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Hungry For More

  • Dec 3, 2009

This had to be my first brush with both Catherine & Susan back in the day. As a kid, I suppose I was luke-warm to this one but grew to love it over the years. Is the binding of three great stars not enough to draw a person back again & again? Surely, that has some appeal to the true cult film watcher but perhaps there was something much deeper than that which made me want to re-watch this film over the years & I'm thankful now that I did. 

Be forewarned. The Hunger is a terrific film but it's rather slow paced & does take it's time to build up to that ultimate climax. If you don't have the patience for something in this vein (no pun intended), skip it & come back to it another time. On the other hand, indulge yourself if you like artsy horror with gobs of gauzy style. No, it's not self-indulgent but the creepy atmosphere alone is worth several stars.

In the opening scene, we see Peter Murphy (Bauhaus) in some cage within a night club singing the classic "Bela Lugosi's Dead". If that's not an eye & ear opener for starters, I don't know or don't care what is. then we are treated to meeting our two fiends who have been around for centuries drinking blood, of course, from the unsuspected living. Essentially, we learn very quickly that they hang out in nightclubs as swingers & then proceed to go home with their victims. After draining their victims of precious life fluid we know as blood, the bodies are cremated the following morning.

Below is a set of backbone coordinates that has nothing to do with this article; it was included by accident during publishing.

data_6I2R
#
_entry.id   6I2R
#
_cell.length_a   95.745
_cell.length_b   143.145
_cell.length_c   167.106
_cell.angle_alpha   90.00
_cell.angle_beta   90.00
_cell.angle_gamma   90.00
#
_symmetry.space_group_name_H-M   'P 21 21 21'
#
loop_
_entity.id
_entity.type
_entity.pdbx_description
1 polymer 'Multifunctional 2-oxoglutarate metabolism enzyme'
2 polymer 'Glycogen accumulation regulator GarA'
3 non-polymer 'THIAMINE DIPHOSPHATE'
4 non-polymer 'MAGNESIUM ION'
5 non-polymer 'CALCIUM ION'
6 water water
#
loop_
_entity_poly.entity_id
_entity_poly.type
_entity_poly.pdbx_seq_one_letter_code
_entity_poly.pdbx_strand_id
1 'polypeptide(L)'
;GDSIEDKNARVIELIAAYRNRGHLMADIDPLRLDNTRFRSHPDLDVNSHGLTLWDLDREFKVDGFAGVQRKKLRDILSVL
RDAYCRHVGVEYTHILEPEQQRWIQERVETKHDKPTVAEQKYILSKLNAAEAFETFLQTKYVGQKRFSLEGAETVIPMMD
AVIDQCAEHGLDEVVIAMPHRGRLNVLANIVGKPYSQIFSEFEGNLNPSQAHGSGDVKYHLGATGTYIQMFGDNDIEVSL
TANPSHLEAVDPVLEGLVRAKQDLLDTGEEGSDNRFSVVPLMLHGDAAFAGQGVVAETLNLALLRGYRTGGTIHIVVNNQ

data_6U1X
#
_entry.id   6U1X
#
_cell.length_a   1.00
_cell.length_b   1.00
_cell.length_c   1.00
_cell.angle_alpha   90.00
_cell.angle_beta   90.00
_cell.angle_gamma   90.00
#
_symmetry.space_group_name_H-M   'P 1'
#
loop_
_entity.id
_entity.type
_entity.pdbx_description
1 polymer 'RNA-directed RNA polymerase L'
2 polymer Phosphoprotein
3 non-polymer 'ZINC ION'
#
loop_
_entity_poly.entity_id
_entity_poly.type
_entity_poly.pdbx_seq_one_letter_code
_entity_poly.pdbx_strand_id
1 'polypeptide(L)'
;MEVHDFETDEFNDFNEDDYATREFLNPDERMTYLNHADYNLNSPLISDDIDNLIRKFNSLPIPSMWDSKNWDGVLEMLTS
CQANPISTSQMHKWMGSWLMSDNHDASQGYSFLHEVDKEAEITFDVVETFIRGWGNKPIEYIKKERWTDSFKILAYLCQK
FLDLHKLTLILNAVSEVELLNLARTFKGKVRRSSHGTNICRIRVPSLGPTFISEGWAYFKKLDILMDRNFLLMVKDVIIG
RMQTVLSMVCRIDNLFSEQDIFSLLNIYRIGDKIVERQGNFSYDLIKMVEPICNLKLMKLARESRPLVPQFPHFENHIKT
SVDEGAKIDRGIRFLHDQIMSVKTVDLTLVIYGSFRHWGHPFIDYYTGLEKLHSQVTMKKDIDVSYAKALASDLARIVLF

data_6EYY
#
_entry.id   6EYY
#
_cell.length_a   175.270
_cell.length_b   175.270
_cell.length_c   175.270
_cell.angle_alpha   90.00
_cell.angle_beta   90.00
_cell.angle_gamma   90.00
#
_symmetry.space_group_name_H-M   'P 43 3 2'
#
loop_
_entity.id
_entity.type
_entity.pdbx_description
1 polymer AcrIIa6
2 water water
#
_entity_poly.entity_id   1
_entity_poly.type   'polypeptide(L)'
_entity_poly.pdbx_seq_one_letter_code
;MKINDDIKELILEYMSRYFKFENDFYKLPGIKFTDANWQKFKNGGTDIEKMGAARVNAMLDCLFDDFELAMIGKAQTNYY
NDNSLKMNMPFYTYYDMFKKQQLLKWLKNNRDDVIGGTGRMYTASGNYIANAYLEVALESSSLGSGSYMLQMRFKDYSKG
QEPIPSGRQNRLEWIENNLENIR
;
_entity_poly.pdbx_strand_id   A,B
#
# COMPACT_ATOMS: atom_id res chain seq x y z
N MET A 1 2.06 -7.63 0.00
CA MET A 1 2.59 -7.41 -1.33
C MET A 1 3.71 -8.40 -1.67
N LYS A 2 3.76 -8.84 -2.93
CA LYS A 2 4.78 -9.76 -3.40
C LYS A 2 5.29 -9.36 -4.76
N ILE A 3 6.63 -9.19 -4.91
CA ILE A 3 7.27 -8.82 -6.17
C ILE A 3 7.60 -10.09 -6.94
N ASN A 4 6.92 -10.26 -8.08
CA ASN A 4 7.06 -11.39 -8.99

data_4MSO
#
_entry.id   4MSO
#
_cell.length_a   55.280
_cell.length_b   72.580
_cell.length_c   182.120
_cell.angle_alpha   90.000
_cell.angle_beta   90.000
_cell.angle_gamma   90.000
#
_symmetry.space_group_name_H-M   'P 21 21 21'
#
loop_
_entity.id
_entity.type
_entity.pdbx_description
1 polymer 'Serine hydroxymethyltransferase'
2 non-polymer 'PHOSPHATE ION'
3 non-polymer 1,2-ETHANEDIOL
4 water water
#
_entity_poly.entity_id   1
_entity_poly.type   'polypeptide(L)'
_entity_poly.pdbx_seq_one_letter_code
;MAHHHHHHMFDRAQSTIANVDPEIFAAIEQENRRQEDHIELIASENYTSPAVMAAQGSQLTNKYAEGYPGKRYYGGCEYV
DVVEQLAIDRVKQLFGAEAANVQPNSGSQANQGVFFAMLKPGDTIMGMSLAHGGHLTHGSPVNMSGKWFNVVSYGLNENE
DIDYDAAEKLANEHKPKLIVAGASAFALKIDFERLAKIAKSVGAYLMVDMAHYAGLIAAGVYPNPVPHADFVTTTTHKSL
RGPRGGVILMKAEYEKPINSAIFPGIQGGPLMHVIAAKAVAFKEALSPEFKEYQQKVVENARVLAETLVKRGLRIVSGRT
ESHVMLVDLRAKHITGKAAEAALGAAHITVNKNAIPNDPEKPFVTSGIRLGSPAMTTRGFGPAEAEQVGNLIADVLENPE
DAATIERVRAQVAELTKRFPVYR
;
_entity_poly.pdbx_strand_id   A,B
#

It's not long before we discover Bowie's character John is aging much too fast & he will soon depart if something is not done to slow down this aging process. In hopes of preserving himself, he attempts to locate a doctor who specializes in the field of examining or researching the abnormal aging process. At first, the doctor (played marvelously by Sarandon) ignores his pleas & leaves him in the waiting room for hours. When she returns, he has aged rapidly.

As the film progresses, both women have met in part due to the doctor's search in finding the aging young man. Miriam (played the ageless Catherine Deneuve) decides then that Dr. Roberts will be her next lover & makes it a point to seduce her in what could be one of the most erotic film scenes ever shown in a Hollywood film. From then on, it's a quest to feed the hunger & sustain immortal life once again.

Again, not for everyone but a very stylish piece of work nonetheless. Worth a rental of course but enthusiasts probably already own this one like myself.
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January 14, 2010
Deneuve myst be a vampire herself. it's the only possible explanation.
February 05, 2010
I totally agree. I don't know how she does it. ;-)
February 06, 2010
December 30, 2009
TASTY! I really liked this movie, despite having only seen a highly edited version on TV. Bowie is great in this type of role.
December 30, 2009